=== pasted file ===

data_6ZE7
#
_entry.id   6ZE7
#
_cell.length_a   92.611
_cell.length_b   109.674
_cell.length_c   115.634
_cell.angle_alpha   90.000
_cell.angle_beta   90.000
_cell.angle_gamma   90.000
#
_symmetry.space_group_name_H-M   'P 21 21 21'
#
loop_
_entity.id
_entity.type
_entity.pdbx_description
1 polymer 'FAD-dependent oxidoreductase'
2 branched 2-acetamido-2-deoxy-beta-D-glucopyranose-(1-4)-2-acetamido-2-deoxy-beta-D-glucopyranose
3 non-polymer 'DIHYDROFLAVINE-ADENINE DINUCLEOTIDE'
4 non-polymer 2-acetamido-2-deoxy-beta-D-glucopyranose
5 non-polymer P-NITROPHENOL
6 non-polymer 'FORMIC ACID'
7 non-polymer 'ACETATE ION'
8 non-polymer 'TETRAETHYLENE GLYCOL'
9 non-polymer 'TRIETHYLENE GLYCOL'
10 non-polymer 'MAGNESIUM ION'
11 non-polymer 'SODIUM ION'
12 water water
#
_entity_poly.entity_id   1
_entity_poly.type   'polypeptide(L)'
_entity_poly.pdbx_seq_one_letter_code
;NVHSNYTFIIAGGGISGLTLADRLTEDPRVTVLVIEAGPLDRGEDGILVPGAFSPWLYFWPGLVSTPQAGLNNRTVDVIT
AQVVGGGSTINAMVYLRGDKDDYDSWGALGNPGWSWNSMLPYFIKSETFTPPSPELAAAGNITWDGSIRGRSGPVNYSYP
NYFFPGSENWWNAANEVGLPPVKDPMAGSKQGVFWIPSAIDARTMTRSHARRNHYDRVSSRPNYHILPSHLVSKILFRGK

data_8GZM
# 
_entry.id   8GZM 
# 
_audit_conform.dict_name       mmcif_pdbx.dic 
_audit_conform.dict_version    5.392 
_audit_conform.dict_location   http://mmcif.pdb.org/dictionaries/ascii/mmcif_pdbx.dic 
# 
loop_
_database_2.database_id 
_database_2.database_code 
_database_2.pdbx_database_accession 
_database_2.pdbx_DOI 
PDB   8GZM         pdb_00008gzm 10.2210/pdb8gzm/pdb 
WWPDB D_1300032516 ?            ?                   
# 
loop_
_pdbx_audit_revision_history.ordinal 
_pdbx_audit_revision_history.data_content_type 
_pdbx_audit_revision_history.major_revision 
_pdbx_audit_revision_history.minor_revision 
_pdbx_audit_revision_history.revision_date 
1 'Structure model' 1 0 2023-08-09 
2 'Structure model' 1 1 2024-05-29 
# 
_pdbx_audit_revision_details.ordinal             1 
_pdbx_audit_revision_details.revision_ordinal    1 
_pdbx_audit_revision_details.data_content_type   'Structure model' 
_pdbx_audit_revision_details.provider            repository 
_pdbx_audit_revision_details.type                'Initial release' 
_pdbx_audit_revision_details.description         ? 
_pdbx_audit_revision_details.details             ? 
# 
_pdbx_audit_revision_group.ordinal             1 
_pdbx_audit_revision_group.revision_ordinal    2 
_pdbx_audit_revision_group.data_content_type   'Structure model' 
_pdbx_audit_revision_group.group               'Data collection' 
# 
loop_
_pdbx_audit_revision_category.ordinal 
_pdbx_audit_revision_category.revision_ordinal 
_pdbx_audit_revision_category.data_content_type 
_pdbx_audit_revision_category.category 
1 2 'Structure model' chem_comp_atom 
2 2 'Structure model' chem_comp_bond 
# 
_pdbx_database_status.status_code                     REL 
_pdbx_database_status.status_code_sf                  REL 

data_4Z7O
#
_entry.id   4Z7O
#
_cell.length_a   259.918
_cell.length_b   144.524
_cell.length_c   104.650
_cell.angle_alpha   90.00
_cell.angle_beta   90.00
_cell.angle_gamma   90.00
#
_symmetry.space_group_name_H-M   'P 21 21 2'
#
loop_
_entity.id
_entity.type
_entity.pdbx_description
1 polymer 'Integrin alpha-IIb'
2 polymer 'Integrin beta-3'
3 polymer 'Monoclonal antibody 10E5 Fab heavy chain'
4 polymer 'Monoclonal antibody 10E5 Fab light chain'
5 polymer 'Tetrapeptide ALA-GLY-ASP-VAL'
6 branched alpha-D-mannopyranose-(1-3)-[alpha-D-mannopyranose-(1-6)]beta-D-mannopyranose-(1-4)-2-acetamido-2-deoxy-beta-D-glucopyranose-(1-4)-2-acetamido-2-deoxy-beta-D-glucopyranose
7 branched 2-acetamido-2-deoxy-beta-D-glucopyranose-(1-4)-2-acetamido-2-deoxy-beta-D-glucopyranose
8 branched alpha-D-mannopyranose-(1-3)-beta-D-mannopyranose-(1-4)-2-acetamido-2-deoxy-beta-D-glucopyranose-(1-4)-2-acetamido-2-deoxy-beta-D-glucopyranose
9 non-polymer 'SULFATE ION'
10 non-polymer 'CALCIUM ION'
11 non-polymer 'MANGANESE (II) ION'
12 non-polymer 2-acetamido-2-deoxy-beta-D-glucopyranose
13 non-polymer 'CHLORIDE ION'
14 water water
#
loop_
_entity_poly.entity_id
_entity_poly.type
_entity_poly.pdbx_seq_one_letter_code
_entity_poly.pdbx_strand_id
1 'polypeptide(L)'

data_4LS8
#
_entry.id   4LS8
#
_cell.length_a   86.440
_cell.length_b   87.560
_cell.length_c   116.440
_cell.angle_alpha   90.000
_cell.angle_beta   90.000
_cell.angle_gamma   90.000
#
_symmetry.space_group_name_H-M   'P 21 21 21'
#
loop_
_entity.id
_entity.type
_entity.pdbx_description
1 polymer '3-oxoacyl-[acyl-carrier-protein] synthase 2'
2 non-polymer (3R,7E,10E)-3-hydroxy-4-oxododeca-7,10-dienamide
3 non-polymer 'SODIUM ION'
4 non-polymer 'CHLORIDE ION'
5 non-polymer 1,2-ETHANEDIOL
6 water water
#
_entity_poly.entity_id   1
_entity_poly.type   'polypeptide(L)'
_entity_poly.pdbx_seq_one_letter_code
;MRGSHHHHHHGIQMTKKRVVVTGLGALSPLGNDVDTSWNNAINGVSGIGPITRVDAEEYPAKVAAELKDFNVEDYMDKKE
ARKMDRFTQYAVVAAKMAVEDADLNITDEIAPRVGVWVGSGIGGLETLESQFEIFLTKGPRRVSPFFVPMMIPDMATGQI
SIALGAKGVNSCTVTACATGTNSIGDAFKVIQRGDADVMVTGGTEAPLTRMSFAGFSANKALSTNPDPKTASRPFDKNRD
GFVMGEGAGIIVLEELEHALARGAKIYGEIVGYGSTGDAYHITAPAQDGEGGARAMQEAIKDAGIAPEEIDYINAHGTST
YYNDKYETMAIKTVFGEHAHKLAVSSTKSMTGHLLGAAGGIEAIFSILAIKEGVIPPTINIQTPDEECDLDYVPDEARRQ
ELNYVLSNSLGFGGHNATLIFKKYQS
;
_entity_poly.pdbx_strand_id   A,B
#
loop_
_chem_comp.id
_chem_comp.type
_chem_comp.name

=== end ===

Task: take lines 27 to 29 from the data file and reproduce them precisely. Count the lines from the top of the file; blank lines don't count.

10 non-polymer 'MAGNESIUM ION'
11 non-polymer 'SODIUM ION'
12 water water